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Posted by Fred 2009-02-25 00:00||
Front Page|| [158 views ]
File under: Govt of Syria
#2 But UN officials say it is too early to say whether the graphite - a common element in North Korean prototype reactors - had any nuclear applications.
Thereby showing abysmal ignorance of history: the first sustained nuclear chain reaction was achieved in a reactor built from graphite located under a soccer field in Chicago. the plutonium for the "Fat Man" bomb came from that reactor.
So how much boron was in the graphite? The Nazis were delayed in their fabrication of an atomic weaspon because their graphite had too much boron in it. They were forced to use heavy water, but couldn't make enough after the bombing mission on their heavy water plant that cost Joe Kennedy (John F. Kennedy's older brother) his life.
Posted by lotp 2009-02-25 10:57||
#4 They were forced to use heavy water, but couldn't make enough after the bombing mission on their heavy water plant that cost Joe Kennedy (John F. Kennedy's older brother) his life.
I never knew that. Thanks!
Posted by Seafarious 2009-02-25 11:36||
#5 Man-made probably refers to >0.7% U235 in the sample. That indicates enrichment. You don't get U233 unless you bombard Thorium with neutrons in an operational reactor.
Posted by john frum 2009-02-25 12:06||
#6 Actually, Joe was going after V-2's. And in an incredibly dangerous way...
England formed an elite group to destroy the launch sites, and asked for volunteers. Joseph Kennedy's squadron, flying in bitter winter weather over the Bay of Biscay, had suffered heavy casualties, with Joe losing his former co-pilot and a number of close friends. He was due for a leave but persuaded his crew to stay on until D-Day. Flying frequently in June and July they were given another opportunity to go home. Joe felt it would be unfair to ask his crew to remain any longer, so they returned to the U.S. Joe remained to volunteer for the very dangerous assignment which would require another month. Joe had completed probably more combat missions in B-24s than any other pilot and was well qualified. He considered his chances at fifty-fifty. Joe was an expert in Radio Control projects and was considered a natural to fly the "drone" in the highly secret mission. To destroy the V-2 menace it was decided to use radio controlled drones carrying massive bomb loads. The U.S. had been experimenting with R.C. drones, as had Germany, who was developing R.C. glider bombs. The X-1 rocket boostered bomb released from a German bomber could glide for six miles when released from 26,000 feet.
The X-1 demonstrated devastating results by sinking many Allied ships, showing the promising use and accuracy of the R.C. guided missile.The U.S. guided their missiles in test using operator-television, however the pay load was too small. They then advanced to full size Radio Controlled aircraft that after establishing control the pilot bailed out. The aircraft would fly to the target by remote control. The Army experimented with B-17s while the Navy made test using the B-24. Early U.S. test failed. Pilots were killed, and the drones missed their target. Despite the numerous failures the U.S. proceeded with their testing of full size aircraft.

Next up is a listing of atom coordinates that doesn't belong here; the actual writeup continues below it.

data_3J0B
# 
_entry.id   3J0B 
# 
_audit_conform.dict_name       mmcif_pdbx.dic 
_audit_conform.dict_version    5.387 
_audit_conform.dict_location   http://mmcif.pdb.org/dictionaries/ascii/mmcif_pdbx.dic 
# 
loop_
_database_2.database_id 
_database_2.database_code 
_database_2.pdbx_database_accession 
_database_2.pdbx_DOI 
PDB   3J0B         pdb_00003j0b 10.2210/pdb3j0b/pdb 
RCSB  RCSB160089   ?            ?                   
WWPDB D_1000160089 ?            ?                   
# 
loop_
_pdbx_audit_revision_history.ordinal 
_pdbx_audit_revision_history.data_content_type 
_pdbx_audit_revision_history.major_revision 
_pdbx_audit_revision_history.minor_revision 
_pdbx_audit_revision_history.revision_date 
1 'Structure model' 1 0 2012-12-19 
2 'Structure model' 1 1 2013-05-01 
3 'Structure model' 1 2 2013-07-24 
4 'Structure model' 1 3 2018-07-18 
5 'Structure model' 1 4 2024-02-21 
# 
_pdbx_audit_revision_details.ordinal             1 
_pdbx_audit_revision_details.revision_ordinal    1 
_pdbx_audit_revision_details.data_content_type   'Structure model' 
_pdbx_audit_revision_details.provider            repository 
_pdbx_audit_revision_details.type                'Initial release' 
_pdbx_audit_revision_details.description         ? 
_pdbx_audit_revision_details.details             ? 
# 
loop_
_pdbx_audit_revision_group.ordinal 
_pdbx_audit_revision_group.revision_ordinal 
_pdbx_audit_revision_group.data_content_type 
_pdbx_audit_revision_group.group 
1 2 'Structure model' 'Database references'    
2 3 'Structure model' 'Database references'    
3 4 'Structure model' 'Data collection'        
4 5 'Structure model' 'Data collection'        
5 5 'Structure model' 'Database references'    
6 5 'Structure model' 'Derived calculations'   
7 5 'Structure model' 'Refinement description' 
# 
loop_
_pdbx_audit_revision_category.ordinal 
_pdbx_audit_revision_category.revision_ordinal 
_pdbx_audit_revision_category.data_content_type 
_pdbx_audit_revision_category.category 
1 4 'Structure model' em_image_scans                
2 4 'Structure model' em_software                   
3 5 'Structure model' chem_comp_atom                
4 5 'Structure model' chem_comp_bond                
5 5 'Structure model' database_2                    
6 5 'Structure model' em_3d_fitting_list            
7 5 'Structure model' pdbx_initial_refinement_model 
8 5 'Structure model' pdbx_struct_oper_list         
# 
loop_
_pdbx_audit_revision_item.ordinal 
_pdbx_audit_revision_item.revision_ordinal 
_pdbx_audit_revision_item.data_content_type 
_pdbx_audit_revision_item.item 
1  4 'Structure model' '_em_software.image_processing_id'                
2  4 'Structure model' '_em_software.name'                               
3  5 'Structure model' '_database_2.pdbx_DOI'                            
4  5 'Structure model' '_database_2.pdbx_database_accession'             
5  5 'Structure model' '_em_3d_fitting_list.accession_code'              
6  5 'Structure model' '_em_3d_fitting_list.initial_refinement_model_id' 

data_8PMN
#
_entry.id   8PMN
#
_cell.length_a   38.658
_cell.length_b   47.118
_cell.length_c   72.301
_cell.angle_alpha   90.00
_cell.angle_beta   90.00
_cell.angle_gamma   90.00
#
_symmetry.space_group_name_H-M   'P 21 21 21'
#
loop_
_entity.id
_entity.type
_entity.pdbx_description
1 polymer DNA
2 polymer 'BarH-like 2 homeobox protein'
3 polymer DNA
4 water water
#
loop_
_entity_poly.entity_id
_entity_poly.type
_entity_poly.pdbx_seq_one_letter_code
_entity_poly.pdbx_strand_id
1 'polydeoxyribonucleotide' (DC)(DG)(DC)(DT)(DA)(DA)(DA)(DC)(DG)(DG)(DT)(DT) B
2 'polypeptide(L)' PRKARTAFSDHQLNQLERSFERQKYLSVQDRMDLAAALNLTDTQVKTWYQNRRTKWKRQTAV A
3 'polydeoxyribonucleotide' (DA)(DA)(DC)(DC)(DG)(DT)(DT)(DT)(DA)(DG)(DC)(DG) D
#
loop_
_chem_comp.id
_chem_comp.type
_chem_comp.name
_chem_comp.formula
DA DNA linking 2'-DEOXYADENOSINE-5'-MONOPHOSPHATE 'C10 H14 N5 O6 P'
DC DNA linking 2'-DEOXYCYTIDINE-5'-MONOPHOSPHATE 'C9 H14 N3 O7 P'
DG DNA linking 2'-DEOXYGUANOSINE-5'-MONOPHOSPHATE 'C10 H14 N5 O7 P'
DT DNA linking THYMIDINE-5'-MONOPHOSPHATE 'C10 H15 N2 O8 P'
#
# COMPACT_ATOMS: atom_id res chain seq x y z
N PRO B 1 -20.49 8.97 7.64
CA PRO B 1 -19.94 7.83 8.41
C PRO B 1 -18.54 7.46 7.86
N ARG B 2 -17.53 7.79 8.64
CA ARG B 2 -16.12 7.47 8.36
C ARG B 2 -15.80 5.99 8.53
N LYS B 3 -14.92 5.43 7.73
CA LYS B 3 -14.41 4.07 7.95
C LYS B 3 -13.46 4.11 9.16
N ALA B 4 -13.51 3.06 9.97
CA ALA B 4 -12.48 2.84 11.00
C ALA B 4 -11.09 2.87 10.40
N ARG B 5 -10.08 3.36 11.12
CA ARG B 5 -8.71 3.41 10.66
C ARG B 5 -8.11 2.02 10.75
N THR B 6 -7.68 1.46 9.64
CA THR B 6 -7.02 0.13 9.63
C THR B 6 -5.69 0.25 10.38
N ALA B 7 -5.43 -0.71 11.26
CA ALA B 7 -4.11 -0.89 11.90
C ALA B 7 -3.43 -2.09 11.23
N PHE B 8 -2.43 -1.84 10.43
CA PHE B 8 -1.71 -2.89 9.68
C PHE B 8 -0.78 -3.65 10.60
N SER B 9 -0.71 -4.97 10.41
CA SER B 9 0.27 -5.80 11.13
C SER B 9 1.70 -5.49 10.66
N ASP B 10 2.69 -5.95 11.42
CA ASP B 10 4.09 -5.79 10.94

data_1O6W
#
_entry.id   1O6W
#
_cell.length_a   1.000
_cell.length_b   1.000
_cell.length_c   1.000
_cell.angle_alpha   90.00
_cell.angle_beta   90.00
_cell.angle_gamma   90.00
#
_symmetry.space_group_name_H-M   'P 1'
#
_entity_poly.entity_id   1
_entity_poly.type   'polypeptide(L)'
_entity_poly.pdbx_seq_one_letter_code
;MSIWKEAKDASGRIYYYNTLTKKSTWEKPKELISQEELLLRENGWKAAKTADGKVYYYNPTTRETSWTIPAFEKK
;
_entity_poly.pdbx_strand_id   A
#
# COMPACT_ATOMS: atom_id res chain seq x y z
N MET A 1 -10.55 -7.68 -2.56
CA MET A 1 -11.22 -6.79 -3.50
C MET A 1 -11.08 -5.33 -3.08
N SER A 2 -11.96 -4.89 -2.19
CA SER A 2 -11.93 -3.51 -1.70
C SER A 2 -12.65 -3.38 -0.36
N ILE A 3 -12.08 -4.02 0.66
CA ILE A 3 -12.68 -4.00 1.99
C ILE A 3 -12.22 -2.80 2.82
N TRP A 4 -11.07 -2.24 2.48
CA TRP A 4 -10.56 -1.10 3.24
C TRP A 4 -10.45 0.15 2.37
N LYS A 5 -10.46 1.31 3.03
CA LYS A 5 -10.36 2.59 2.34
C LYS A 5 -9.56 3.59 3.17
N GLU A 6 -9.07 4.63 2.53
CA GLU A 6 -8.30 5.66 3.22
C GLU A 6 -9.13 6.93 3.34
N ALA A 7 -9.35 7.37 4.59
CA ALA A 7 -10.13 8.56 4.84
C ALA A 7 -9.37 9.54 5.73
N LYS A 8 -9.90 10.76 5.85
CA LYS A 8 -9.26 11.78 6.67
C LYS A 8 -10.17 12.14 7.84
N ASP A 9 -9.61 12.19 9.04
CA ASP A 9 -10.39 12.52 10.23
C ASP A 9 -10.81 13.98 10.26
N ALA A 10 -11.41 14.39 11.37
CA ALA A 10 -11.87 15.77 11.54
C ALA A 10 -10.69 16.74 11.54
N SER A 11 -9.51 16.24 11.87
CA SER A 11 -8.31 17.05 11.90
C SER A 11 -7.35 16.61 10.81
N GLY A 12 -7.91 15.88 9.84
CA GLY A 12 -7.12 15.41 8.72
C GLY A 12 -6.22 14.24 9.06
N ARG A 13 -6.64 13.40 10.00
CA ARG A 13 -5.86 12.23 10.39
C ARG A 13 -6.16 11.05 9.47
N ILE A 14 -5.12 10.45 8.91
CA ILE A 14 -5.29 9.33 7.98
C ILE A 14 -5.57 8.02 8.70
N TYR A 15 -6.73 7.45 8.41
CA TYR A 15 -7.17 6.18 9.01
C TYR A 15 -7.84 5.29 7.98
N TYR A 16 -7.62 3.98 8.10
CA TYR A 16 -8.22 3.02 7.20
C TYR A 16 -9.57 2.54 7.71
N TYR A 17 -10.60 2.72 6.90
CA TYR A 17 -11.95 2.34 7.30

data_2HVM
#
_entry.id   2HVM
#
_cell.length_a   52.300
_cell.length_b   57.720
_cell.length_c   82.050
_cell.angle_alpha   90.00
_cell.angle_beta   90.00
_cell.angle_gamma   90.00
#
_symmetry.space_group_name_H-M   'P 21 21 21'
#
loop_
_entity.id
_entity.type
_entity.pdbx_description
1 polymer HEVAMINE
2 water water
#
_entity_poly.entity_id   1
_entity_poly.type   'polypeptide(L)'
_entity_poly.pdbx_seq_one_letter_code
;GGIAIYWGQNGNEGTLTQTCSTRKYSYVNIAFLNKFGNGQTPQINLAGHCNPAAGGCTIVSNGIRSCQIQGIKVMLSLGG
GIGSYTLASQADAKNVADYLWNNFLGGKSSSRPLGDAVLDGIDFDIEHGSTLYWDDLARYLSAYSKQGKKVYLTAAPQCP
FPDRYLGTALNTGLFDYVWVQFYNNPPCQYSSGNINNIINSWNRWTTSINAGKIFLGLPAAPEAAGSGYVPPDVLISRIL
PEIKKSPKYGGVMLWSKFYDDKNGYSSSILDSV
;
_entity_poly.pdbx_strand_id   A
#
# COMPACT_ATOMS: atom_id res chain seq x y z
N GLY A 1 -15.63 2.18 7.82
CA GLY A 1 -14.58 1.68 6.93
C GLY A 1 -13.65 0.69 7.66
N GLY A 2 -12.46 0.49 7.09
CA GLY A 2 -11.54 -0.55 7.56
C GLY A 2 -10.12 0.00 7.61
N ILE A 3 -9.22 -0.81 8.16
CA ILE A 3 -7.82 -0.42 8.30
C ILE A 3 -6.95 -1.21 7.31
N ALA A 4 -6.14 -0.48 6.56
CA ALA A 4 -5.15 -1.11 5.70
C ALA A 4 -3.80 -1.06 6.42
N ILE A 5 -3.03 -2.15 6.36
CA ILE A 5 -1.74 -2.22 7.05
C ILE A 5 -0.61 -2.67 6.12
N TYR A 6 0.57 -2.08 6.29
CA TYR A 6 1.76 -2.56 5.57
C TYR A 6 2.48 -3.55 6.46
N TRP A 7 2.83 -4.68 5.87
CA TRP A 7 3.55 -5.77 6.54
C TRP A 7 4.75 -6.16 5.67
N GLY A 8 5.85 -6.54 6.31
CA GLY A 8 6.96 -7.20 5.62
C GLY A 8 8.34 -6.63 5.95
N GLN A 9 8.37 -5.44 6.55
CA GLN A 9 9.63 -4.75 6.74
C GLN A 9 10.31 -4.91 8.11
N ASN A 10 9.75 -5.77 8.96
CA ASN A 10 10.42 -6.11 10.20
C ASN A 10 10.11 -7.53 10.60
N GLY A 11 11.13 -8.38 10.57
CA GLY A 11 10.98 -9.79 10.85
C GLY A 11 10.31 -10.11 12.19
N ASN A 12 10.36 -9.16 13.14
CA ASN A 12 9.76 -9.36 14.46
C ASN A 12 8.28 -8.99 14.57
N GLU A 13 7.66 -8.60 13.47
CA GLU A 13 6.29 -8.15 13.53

Joe Kennedy saw his chance to become a hero. He was eager to go, and was a very experienced pilot. The system to be used was to load a B-24 with explosives, using two pilots, and the installation of an arming pin to prevent accidental ignition of the explosives. The target was Mimoyecques, France. A P-38 weather plane reported acceptable conditions, it was a go. Kennedy and his co-pilot Bud Willy took off at 5:55PM. The safety pin had been properly installed in the arming unit. Fourteen other aircraft gathered in formation with the "flying bomb". The lead plane was a B-17. There were two P-38s to accomplish aerial photography over the target. Also included were two Mosquito bombers, one to monitor weather, the other flown by Elliot Roosevelt, the son of the President of the United States. Another B-17 acted as a signal relay over the channel, with six P-51s as escort. The flying bomb was followed by two Lockheed Venturas which are believed to have been the "mother" guidance planes. This armada after hooking up in formation flew from Fersfield to Framingham, England, then to Beccles testing their RC equipment. Final test would be made with the B-24 flying alone on Radio Control. They flew from Beccles to Clacton, then took the final turn to head for the target. Both pilots were scheduled to bail out near Dover after preparing the plane to continue to the launch target guided by the mother plane. The actual flight plan called for a flyover Beccles but went further east than intended and flew over Blytheburgh. Kennedy made final preparations to set the plane on remote control. He removed the safety pin, and signaled O.K. with the code phrase "Stay Flush". These would be his last words as the plane exploded at 6:20PM over Blytheburgh.
Posted by tu3031 2009-02-25 12:09||
#7 Perhaps they sited it there for good luck?
Posted by Richard of Oregon 2009-02-25 13:34||
#8 The Syrian reactor the Israelis destroyed was a copy of the North Korean Yongbyon plutonium producing reactor. It used natural uranium and graphite was the moderator. So not sure about the "man-made" uranium unless it was fueled with low enriched uranium from Iran.